I was going to include this comment; perhaps I'll tell Peter that's why he got that stupid stress fructure coming down the hill! Even Peter. as great and cool as he is, has done a stupid thing like that!?
Nobby (and Zatopek) -- Thx for the tip about the "live" Tokyo Marathon coverage. I went back and found and read the thread. Someday soon we should have web simulcasts of these things, but until then making do with you and Zatopek at the microphones is swell; you sound like you had a great time (and I'm very happy for Naoko . . . though I'm sorry all the white people still look alike for you :>) ). -- S
Nobby, I agree that leg speed and technique are important all year round, and that we must not stray too far from speed during our endurance base training. But isn't it less confusing to a young runner to tell them to do - say 12 x 400 in 75 seconds with 200m jog in the same time, and gradually build up to 10 x 1000m in 3.05 or whatever?
Runners can easily become fixated with mileage buildup that is not much more than months of slow running. I criticized one regular poster for doing lots of mile reps in six minutes, which I considered to be a waste of time effort and ability, considering the young man in question can run 400m in well under 60 seconds.
We need to teach our legs the biomechanics of sustained fast running in a mostly aerobic manner initially, if we are to get anywhere near our potential as middle or long distance runners.
When this came up for discussion once with Arthur
"run down 100~150m stretch by MOVING YOUR LEGS AS FAST AS POSSIBLE"
He was asked by a guy who said "If you are running down hill as fast as you can (Moving your legs as fast as possible) you will loose all control and co ordination, How do you suggest we get around that"
Arthur came up with a neat analogy
He said "Find a set of atairs (In a house, office block etc) start at the top and try and go down those stairs quickly, but being aware as to what your feet are doing.
What you will find is your "mind" or "thought pattern" about "moving quickly" is suddenly "running ahead" of you as you descend."
He went on to say "You don't run recklessly down stairs, you 'coordinate' the movement.Otherwise you end up in a heap at the bottom !!!. What we are trying to do with the downhill running is move as fast as possible, but with coordinated movement.
Try to do the same thing as on the stairs. Move as quickly as possible with your "mind" running just ahead of you "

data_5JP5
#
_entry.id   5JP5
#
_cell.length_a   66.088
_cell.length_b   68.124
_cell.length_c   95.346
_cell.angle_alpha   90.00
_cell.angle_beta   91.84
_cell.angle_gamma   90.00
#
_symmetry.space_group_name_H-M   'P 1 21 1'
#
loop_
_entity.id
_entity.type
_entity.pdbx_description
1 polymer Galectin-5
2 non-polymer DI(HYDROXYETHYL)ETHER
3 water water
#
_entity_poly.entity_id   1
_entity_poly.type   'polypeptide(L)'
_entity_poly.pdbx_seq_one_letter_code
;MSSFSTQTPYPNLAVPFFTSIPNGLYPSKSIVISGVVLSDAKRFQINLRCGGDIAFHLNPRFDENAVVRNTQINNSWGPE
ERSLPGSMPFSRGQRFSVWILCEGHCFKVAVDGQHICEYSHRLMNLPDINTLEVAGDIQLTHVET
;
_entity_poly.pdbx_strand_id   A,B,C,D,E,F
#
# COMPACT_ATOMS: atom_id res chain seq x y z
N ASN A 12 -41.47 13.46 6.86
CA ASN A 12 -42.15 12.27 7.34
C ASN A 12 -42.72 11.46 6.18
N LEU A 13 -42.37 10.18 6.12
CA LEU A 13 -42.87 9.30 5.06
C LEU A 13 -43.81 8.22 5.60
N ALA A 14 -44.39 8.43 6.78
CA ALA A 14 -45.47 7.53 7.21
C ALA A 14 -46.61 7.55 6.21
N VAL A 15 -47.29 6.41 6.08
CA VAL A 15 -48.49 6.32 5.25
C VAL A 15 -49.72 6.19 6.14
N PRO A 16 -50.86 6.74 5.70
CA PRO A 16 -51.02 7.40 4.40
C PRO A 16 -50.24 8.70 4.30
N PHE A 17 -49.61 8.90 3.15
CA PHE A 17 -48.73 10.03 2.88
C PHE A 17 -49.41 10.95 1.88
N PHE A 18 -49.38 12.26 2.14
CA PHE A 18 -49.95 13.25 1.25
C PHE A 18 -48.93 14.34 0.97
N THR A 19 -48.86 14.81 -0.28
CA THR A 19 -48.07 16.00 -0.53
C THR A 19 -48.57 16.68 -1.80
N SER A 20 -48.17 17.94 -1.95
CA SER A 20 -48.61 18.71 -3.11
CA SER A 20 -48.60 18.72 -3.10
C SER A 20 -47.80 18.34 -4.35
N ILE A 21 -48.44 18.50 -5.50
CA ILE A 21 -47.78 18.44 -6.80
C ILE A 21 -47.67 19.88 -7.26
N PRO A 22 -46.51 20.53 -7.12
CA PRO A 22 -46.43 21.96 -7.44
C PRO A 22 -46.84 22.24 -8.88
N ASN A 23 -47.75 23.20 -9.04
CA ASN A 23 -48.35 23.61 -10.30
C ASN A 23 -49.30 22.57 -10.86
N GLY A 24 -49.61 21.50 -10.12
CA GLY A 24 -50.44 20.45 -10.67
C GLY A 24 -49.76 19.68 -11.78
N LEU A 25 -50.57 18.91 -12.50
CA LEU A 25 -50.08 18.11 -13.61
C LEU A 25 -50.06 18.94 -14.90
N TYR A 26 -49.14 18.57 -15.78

I have tried this and it works. It is quite a neat feeling and Man ! can you motor !!
Sure.... I can be nasty and just leave it at that!? Just kidding!
But seriously, yes, I don't see too much problem shuffling workouts like that providing (!) we have a clear understanding of what's it doing to the athletes. Second and third generations of Flying Kiwis; John Walker, Rod Dixon and Dick Quax in the 70s and Allison Roe, Ann Audain and Lorraine Moller in the 80s; all did variation of the Lydiard program. Both Dixon and Walker did lots of hills (can't avoid them!) but I don't believe they did specific hill phase. Quax, while again included lots of hills in his runs, never did hill phase as Lydiard laid out. If anything, Quax was probably closest to what you're describing (though personally 10X1000m in 3:05 is a heck of a workout for young athletes, considering Seko, with PR of 27:45, did 10X1000m in 2:55). So in that sense, Quax might have been the furthest out from the original Lydiard scheme yet he probably was the biggest promoter of the Lydiardism of all (till now with Lorraine and I). Again, hill training is just transition in most part. Whatever you feel sufficient to cover that purpose should be good.
Now I'd think you're not just talking about hill training. And, fine, there are many different ways to satisfy stimulation of all the necessary energy systems and other developments. I believe Lydiard program covers all that and he laid it out in such way that it makes sense (to me) most. There are other ways to do it. But if we're talking about simplest terms to make youngsters understand; I was watching "Leagues of Their Own" last night (good movie!), that drunken coach played by Tom Hanks, I would think a coach like him would go; "Hey, coach, how should I run a mile?" "(spit, spit) Go out and run a mile as hard as you can...(burp)" That would be quite simple. I believe Lydiard laid out a very sound training progam; from A to Z--in a very make-sense-sequential way to train and develop athletes. And it would be a coach's job to explain what to do, how to do it and WHY they are doing those particular workouts the way they are; and athletes understand why we are following this particular program.
Frankly, though, if we are talking about a less confusing way to train for young athletes, what's all this mumbo jumbo of LT run and AT run and lactate level and all that? I think 1/4 effort, 1/2 effort and 3/4 effort is much more simple and easier to understand.
Now whether doing mile repeats is waste of time and effort for someone who can run fast 400m or not, that's another discussion topic. I don't think they are; but I also know that some people feel that the speed of training should be the same as what's expected in the actual race. Again, this would bring us all the way back to whether running 100MPW at, say, 6 or 7 minute pace worthwhile for running a 4-minute-mile. I guess I would answer to this the way Lydiard would have probably answered (which actually agree with your point); it's all important. If you train at slower pace, regardless of how tough it is to do 1k repeats or mile repeats, that's not going to be enough. You need to work on faster speed. "You will not try a cake half cooked."